Alabama Department of Agriculture & Industries.
U.S. Department of Agriculture's (USDA) officials have confirmed the first detection of sweet orange scab (SOS) in Alabama. The fruit sample was collected in Baldwin County by Alabama Department of Agriculture and Industries' (ADAI) plant protection inspectors during a delimiting survey for citrus greening disease. The Auburn University Plant Diagnostic Clinic provided the initial diagnosis of SOS, and USDA Animal and Plant Health Inspection Service (APHIS) Plant Protection and Quarantine (PPQ) program lab personnel confirmed the diagnosis. SOS is a plant disease caused by the fungus Elsinöe australis and does not pose a threat to human or animal health. The disease is appropriately named as it results in scab-like lesions on fruit rinds and, less often, on leaves and twigs of sweet oranges, limes, lemons, mandarins, satsumas, kumquats, grapefruit, tangerines and tangerine hybrids. This is the first confirmed case of SOS in Alabama despite annual surveillance for citrus pathogens by ADAI plant protection inspectors.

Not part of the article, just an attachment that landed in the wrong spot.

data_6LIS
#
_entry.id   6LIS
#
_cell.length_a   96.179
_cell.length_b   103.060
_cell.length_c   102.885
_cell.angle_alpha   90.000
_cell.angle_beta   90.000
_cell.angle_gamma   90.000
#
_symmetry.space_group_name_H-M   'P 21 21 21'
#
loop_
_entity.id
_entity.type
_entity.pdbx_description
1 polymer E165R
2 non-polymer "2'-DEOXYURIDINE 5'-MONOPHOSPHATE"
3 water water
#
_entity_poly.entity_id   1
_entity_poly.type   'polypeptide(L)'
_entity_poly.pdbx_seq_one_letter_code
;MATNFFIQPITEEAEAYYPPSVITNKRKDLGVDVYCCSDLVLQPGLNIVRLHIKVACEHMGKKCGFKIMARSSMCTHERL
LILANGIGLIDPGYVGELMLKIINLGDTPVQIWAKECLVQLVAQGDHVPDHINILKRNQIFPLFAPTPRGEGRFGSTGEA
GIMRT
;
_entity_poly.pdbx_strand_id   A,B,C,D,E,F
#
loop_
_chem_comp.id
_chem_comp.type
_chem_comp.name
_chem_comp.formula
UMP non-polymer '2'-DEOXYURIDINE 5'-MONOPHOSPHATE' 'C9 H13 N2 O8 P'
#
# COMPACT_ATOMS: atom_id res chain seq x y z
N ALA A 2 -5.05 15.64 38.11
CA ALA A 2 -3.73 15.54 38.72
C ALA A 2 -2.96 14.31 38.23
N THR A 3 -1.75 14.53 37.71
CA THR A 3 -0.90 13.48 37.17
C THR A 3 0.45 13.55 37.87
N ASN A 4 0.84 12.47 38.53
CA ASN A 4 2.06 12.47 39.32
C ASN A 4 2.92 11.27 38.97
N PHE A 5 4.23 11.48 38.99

State Specific Threats
University of Georgia. Center for Invasive Species and Ecosystem Health.
Includes invasive species by category for insects, diseases, plants, and animals.
See also: Invasive Species Status Report by Congressional District
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Council or Task Force
State and Local Government
Alabama Department of Conservation and Natural Resources.
Alabama Forestry Commission.